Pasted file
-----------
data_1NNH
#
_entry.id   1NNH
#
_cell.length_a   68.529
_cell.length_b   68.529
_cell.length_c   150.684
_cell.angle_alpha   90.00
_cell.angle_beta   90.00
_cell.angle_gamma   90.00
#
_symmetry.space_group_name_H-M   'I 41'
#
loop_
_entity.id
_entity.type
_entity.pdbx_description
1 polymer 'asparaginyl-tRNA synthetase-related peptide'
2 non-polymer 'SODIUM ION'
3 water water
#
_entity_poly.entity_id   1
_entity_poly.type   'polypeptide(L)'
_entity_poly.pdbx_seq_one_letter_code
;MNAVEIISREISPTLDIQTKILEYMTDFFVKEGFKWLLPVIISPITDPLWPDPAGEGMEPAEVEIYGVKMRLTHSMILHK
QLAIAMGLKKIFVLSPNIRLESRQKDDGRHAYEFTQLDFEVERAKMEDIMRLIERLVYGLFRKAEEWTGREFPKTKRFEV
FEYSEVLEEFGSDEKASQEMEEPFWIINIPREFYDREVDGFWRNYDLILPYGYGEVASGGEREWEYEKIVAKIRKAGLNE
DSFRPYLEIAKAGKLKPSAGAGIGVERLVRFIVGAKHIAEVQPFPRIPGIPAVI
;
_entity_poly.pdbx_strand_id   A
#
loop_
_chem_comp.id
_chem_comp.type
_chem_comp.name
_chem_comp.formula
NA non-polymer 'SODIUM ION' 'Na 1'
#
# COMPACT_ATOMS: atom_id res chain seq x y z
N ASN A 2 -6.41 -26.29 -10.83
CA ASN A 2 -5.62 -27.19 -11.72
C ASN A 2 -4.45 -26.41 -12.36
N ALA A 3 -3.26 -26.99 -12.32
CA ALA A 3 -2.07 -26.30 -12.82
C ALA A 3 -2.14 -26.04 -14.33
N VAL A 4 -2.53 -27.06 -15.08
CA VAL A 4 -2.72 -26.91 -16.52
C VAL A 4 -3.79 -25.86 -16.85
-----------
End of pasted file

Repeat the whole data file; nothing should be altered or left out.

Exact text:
data_1NNH
#
_entry.id   1NNH
#
_cell.length_a   68.529
_cell.length_b   68.529
_cell.length_c   150.684
_cell.angle_alpha   90.00
_cell.angle_beta   90.00
_cell.angle_gamma   90.00
#
_symmetry.space_group_name_H-M   'I 41'
#
loop_
_entity.id
_entity.type
_entity.pdbx_description
1 polymer 'asparaginyl-tRNA synthetase-related peptide'
2 non-polymer 'SODIUM ION'
3 water water
#
_entity_poly.entity_id   1
_entity_poly.type   'polypeptide(L)'
_entity_poly.pdbx_seq_one_letter_code
;MNAVEIISREISPTLDIQTKILEYMTDFFVKEGFKWLLPVIISPITDPLWPDPAGEGMEPAEVEIYGVKMRLTHSMILHK
QLAIAMGLKKIFVLSPNIRLESRQKDDGRHAYEFTQLDFEVERAKMEDIMRLIERLVYGLFRKAEEWTGREFPKTKRFEV
FEYSEVLEEFGSDEKASQEMEEPFWIINIPREFYDREVDGFWRNYDLILPYGYGEVASGGEREWEYEKIVAKIRKAGLNE
DSFRPYLEIAKAGKLKPSAGAGIGVERLVRFIVGAKHIAEVQPFPRIPGIPAVI
;
_entity_poly.pdbx_strand_id   A
#
loop_
_chem_comp.id
_chem_comp.type
_chem_comp.name
_chem_comp.formula
NA non-polymer 'SODIUM ION' 'Na 1'
#
# COMPACT_ATOMS: atom_id res chain seq x y z
N ASN A 2 -6.41 -26.29 -10.83
CA ASN A 2 -5.62 -27.19 -11.72
C ASN A 2 -4.45 -26.41 -12.36
N ALA A 3 -3.26 -26.99 -12.32
CA ALA A 3 -2.07 -26.30 -12.82
C ALA A 3 -2.14 -26.04 -14.33
N VAL A 4 -2.53 -27.06 -15.08
CA VAL A 4 -2.72 -26.91 -16.52
C VAL A 4 -3.79 -25.86 -16.85